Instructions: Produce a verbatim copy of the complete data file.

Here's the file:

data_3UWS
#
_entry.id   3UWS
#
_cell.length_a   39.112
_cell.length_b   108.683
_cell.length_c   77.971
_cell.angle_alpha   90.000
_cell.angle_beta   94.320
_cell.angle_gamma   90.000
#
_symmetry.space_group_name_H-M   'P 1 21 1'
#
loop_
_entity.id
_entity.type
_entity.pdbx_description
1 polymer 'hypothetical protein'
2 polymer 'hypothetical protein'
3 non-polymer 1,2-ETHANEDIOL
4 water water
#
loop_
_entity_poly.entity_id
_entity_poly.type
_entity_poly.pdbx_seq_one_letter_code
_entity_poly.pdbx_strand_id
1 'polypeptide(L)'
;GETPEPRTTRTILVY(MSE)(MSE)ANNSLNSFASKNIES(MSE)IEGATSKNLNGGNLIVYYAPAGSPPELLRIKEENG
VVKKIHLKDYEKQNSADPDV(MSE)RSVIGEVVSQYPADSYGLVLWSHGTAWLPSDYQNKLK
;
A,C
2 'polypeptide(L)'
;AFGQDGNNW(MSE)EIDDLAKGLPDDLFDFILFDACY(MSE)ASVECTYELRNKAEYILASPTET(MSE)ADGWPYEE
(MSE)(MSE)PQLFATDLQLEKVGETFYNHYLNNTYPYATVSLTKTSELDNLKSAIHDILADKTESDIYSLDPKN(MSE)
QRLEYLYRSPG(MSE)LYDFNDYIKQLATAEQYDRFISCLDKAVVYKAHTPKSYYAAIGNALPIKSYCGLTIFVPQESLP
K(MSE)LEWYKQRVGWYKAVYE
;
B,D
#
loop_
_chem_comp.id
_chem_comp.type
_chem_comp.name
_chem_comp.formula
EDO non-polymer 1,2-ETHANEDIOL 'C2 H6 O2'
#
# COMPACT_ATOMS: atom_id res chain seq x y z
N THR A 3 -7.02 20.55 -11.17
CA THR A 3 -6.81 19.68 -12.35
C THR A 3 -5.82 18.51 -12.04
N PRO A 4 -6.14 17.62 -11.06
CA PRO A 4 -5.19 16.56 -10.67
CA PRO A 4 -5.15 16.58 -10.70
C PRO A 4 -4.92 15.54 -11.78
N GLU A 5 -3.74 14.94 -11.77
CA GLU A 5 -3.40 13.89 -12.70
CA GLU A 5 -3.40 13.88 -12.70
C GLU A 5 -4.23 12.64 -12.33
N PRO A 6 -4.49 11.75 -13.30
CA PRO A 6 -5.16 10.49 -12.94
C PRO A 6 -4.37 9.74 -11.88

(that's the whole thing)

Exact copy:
data_3UWS
#
_entry.id   3UWS
#
_cell.length_a   39.112
_cell.length_b   108.683
_cell.length_c   77.971
_cell.angle_alpha   90.000
_cell.angle_beta   94.320
_cell.angle_gamma   90.000
#
_symmetry.space_group_name_H-M   'P 1 21 1'
#
loop_
_entity.id
_entity.type
_entity.pdbx_description
1 polymer 'hypothetical protein'
2 polymer 'hypothetical protein'
3 non-polymer 1,2-ETHANEDIOL
4 water water
#
loop_
_entity_poly.entity_id
_entity_poly.type
_entity_poly.pdbx_seq_one_letter_code
_entity_poly.pdbx_strand_id
1 'polypeptide(L)'
;GETPEPRTTRTILVY(MSE)(MSE)ANNSLNSFASKNIES(MSE)IEGATSKNLNGGNLIVYYAPAGSPPELLRIKEENG
VVKKIHLKDYEKQNSADPDV(MSE)RSVIGEVVSQYPADSYGLVLWSHGTAWLPSDYQNKLK
;
A,C
2 'polypeptide(L)'
;AFGQDGNNW(MSE)EIDDLAKGLPDDLFDFILFDACY(MSE)ASVECTYELRNKAEYILASPTET(MSE)ADGWPYEE
(MSE)(MSE)PQLFATDLQLEKVGETFYNHYLNNTYPYATVSLTKTSELDNLKSAIHDILADKTESDIYSLDPKN(MSE)
QRLEYLYRSPG(MSE)LYDFNDYIKQLATAEQYDRFISCLDKAVVYKAHTPKSYYAAIGNALPIKSYCGLTIFVPQESLP
K(MSE)LEWYKQRVGWYKAVYE
;
B,D
#
loop_
_chem_comp.id
_chem_comp.type
_chem_comp.name
_chem_comp.formula
EDO non-polymer 1,2-ETHANEDIOL 'C2 H6 O2'
#
# COMPACT_ATOMS: atom_id res chain seq x y z
N THR A 3 -7.02 20.55 -11.17
CA THR A 3 -6.81 19.68 -12.35
C THR A 3 -5.82 18.51 -12.04
N PRO A 4 -6.14 17.62 -11.06
CA PRO A 4 -5.19 16.56 -10.67
CA PRO A 4 -5.15 16.58 -10.70
C PRO A 4 -4.92 15.54 -11.78
N GLU A 5 -3.74 14.94 -11.77
CA GLU A 5 -3.40 13.89 -12.70
CA GLU A 5 -3.40 13.88 -12.70
C GLU A 5 -4.23 12.64 -12.33
N PRO A 6 -4.49 11.75 -13.30
CA PRO A 6 -5.16 10.49 -12.94
C PRO A 6 -4.37 9.74 -11.88